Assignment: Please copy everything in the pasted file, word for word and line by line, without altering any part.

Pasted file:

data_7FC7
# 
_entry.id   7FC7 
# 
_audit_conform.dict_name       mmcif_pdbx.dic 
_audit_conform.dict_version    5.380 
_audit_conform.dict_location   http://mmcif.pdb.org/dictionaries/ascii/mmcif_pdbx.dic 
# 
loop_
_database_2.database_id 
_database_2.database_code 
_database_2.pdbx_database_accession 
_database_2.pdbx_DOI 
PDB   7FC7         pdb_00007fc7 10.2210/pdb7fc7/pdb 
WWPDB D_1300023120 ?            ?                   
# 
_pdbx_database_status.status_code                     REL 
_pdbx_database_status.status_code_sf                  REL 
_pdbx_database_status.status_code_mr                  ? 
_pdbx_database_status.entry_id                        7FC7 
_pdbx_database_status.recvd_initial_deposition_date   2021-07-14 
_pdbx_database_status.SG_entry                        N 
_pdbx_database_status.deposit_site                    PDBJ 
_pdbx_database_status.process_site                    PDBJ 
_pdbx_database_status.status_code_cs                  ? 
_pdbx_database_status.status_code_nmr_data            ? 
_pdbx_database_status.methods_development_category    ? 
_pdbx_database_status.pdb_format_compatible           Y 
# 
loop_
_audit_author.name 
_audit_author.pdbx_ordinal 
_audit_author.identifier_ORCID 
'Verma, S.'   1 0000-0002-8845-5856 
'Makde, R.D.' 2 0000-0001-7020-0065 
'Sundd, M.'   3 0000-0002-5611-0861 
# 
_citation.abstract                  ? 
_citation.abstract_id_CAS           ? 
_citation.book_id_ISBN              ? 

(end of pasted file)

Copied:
data_7FC7
# 
_entry.id   7FC7 
# 
_audit_conform.dict_name       mmcif_pdbx.dic 
_audit_conform.dict_version    5.380 
_audit_conform.dict_location   http://mmcif.pdb.org/dictionaries/ascii/mmcif_pdbx.dic 
# 
loop_
_database_2.database_id 
_database_2.database_code 
_database_2.pdbx_database_accession 
_database_2.pdbx_DOI 
PDB   7FC7         pdb_00007fc7 10.2210/pdb7fc7/pdb 
WWPDB D_1300023120 ?            ?                   
# 
_pdbx_database_status.status_code                     REL 
_pdbx_database_status.status_code_sf                  REL 
_pdbx_database_status.status_code_mr                  ? 
_pdbx_database_status.entry_id                        7FC7 
_pdbx_database_status.recvd_initial_deposition_date   2021-07-14 
_pdbx_database_status.SG_entry                        N 
_pdbx_database_status.deposit_site                    PDBJ 
_pdbx_database_status.process_site                    PDBJ 
_pdbx_database_status.status_code_cs                  ? 
_pdbx_database_status.status_code_nmr_data            ? 
_pdbx_database_status.methods_development_category    ? 
_pdbx_database_status.pdb_format_compatible           Y 
# 
loop_
_audit_author.name 
_audit_author.pdbx_ordinal 
_audit_author.identifier_ORCID 
'Verma, S.'   1 0000-0002-8845-5856 
'Makde, R.D.' 2 0000-0001-7020-0065 
'Sundd, M.'   3 0000-0002-5611-0861 
# 
_citation.abstract                  ? 
_citation.abstract_id_CAS           ? 
_citation.book_id_ISBN              ? 